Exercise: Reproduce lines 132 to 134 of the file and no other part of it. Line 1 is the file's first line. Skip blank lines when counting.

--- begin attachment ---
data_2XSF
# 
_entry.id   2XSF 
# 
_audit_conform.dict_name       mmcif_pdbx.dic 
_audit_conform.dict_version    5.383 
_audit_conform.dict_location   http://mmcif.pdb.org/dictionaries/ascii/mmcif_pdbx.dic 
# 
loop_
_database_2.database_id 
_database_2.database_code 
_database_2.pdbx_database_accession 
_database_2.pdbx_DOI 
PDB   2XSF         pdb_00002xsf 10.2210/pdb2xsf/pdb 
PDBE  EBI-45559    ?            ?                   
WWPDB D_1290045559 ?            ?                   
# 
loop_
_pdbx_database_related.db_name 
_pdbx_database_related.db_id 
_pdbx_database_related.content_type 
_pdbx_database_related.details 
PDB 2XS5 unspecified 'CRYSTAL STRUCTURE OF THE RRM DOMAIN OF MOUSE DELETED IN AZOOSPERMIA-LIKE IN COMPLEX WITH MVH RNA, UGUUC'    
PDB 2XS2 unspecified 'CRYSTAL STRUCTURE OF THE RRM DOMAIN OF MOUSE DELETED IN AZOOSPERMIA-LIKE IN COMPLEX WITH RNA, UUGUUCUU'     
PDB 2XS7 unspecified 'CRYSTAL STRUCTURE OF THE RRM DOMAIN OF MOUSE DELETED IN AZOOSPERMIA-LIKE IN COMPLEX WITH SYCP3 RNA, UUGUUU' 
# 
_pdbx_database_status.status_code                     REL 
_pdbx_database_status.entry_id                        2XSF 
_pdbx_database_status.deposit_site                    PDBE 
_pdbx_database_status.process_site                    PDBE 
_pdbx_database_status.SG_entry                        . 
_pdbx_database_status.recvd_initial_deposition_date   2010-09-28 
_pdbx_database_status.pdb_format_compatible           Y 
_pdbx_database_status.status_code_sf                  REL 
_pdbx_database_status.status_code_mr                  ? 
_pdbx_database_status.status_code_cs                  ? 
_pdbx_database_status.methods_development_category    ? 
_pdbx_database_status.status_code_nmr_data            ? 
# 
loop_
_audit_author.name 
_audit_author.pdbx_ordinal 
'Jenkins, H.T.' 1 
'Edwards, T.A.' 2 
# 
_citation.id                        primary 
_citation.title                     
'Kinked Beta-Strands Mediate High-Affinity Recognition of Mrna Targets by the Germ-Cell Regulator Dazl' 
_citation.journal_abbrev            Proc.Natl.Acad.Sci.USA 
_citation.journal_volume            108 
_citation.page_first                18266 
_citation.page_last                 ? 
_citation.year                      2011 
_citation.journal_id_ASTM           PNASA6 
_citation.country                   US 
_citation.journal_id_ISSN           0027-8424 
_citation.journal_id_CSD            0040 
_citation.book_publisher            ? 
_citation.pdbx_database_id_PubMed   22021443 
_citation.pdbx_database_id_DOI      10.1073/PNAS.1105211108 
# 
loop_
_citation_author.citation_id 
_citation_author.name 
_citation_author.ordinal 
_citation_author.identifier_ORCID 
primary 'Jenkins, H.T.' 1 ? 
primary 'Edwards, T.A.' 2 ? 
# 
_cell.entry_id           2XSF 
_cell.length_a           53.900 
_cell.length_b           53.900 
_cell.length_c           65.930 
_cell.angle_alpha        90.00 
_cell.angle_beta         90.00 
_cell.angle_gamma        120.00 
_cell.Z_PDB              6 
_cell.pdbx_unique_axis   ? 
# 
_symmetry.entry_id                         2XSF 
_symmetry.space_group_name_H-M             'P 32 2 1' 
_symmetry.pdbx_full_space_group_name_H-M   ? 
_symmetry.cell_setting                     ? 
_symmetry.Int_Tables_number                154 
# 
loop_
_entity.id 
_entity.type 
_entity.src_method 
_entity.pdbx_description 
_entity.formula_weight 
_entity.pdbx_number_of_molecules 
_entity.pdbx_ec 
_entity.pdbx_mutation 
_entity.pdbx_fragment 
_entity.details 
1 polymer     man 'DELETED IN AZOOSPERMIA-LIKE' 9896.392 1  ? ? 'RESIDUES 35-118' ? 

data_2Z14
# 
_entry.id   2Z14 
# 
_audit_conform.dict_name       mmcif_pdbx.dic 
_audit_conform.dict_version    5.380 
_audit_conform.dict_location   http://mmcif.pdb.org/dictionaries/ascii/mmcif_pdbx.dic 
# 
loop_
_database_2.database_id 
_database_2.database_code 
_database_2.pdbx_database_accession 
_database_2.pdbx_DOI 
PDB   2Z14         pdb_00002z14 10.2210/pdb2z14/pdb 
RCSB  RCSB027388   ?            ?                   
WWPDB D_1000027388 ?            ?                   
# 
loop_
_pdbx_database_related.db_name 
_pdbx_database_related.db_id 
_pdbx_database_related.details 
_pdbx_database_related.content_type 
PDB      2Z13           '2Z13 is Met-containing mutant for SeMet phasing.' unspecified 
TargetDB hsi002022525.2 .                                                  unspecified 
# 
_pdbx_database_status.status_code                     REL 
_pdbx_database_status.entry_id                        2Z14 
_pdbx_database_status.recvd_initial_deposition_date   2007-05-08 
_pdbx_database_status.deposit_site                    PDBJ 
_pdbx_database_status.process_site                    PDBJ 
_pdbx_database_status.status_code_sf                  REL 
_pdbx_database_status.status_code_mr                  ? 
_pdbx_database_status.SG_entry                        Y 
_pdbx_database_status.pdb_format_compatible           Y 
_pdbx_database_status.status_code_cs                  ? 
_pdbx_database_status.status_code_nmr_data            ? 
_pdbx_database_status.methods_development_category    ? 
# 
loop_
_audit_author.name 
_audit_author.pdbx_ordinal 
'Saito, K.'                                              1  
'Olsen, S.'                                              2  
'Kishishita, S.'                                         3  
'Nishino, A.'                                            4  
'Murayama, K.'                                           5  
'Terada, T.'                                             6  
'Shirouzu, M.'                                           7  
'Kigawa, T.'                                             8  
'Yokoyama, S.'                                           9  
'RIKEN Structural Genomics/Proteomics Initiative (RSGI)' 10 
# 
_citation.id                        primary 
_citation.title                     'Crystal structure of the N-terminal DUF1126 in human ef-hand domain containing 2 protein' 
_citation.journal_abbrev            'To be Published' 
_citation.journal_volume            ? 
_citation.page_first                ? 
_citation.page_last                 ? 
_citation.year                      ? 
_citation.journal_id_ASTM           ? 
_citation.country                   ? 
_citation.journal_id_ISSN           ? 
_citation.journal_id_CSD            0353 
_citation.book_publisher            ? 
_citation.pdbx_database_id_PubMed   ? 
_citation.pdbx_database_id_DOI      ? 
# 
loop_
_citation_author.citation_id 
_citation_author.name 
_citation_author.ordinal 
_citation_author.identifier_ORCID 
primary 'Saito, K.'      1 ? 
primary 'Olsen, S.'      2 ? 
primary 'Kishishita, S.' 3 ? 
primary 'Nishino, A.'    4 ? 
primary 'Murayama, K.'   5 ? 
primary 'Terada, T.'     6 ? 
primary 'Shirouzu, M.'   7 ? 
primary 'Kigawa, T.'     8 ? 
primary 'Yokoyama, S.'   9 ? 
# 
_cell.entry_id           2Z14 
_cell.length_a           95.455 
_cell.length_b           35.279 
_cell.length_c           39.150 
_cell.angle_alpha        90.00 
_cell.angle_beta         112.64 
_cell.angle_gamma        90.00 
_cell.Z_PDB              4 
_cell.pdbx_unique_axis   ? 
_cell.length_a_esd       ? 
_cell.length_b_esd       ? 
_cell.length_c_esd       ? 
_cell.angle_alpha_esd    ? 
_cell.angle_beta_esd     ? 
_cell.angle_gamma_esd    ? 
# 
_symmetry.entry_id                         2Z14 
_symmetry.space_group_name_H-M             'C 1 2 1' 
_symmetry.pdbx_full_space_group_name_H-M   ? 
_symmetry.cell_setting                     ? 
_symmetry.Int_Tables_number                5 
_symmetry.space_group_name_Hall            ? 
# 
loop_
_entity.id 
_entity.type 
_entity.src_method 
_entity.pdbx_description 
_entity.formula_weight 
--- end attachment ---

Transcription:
_pdbx_database_status.status_code_cs                  ? 
_pdbx_database_status.status_code_nmr_data            ? 
_pdbx_database_status.methods_development_category    ? 